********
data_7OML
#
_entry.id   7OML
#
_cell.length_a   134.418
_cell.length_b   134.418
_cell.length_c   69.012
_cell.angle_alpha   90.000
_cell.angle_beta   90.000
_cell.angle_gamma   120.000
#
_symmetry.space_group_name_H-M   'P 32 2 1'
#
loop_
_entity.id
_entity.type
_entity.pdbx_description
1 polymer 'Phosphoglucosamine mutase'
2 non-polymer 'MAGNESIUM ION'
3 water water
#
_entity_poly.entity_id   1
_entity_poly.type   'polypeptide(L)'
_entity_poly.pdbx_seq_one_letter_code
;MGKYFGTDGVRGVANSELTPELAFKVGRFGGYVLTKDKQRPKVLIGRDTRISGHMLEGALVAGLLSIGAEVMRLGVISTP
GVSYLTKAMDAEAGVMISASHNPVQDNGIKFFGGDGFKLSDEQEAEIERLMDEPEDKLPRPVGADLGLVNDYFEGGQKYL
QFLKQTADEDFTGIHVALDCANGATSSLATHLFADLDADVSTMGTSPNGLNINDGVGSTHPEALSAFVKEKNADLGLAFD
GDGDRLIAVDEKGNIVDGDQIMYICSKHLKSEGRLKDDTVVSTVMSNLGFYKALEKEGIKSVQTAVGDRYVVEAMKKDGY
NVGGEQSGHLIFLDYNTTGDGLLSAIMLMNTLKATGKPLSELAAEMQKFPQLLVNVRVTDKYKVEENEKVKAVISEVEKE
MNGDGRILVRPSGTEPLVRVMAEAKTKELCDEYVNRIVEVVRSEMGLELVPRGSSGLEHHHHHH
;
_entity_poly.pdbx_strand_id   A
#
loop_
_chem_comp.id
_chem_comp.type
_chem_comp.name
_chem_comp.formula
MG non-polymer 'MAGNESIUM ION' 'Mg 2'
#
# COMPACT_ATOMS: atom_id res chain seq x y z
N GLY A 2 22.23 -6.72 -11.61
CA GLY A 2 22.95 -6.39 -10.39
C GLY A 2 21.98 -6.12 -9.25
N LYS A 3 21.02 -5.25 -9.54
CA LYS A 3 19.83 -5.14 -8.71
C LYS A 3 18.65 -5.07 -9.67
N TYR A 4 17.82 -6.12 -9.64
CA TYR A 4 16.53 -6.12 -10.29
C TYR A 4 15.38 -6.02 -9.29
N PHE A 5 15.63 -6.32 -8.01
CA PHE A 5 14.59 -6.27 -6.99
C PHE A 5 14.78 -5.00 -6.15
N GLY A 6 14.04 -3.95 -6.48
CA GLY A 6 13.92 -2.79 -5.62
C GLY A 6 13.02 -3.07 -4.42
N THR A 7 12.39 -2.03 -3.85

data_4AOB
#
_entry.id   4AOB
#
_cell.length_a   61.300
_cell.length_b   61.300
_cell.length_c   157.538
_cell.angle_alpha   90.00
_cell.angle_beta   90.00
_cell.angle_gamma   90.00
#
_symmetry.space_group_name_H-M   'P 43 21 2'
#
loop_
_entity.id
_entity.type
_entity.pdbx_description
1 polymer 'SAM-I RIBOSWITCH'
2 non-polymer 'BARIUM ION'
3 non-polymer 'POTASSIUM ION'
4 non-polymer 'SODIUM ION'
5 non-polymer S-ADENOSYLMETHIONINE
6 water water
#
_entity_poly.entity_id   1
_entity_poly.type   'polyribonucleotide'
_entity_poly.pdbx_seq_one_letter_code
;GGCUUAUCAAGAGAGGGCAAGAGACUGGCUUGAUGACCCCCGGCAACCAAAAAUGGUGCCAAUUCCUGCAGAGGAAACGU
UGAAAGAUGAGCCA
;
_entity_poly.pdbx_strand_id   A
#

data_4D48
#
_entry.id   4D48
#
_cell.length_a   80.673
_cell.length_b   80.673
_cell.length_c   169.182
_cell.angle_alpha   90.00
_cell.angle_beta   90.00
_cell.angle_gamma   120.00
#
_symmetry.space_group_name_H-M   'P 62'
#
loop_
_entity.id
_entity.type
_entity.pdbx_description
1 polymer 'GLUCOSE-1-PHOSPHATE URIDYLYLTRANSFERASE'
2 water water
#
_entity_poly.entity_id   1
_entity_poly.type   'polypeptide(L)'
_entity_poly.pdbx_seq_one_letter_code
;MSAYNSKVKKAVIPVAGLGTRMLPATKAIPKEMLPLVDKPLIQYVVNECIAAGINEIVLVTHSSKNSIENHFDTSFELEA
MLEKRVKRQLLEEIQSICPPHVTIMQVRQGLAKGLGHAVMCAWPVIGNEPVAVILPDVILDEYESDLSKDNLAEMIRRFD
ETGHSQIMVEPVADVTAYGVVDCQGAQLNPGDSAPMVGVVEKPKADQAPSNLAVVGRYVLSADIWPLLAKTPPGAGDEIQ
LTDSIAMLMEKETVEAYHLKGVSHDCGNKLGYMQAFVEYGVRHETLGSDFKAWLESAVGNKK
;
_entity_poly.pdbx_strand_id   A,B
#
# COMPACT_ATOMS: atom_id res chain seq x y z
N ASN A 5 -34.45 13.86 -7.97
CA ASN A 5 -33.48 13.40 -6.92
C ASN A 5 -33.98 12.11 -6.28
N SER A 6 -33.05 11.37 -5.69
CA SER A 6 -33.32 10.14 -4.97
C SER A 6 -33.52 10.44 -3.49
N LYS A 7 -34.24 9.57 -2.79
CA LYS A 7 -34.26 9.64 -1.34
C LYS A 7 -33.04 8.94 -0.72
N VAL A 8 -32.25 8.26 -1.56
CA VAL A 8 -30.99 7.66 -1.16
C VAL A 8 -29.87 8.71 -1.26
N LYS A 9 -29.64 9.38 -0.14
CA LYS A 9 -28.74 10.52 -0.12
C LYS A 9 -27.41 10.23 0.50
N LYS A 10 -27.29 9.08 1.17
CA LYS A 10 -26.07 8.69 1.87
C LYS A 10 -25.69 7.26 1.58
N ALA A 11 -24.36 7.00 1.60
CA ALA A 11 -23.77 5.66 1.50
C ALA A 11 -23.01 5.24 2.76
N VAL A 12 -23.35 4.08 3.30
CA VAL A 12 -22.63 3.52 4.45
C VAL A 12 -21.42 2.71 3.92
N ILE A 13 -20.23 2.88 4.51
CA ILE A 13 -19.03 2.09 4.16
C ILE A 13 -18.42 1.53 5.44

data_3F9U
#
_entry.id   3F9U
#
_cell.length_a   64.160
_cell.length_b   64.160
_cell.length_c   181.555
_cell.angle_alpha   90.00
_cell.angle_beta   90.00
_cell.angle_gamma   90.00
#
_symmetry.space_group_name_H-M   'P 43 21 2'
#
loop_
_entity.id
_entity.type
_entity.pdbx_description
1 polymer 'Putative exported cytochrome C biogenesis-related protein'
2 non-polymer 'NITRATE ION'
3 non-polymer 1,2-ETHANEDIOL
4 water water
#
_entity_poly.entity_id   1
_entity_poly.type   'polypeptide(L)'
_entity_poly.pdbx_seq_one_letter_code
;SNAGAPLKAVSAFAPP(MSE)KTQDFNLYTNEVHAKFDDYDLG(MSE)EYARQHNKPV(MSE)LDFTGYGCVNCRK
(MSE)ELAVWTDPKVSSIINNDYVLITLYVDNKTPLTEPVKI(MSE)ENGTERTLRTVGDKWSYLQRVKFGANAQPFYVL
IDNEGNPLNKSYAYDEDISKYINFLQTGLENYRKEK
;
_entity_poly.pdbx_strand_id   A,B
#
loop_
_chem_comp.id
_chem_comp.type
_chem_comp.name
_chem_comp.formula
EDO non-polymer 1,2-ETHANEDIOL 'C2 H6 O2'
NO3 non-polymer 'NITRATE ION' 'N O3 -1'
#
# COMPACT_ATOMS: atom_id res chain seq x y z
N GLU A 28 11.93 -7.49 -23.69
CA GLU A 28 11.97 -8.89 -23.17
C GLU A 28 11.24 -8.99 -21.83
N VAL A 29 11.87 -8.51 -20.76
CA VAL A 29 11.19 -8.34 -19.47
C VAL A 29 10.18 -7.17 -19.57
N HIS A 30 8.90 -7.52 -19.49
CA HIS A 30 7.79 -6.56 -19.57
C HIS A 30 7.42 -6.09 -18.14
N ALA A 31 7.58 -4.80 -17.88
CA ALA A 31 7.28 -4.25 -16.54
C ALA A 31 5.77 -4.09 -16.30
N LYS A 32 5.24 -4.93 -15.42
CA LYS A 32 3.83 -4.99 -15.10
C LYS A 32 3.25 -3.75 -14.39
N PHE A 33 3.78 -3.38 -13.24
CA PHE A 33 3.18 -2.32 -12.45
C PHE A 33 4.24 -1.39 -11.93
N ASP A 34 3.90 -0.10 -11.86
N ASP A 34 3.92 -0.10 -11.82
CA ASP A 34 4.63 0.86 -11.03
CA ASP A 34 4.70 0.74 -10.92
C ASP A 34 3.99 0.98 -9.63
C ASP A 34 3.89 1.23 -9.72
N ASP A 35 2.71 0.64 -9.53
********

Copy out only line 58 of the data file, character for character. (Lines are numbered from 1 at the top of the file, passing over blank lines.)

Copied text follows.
data_4AOB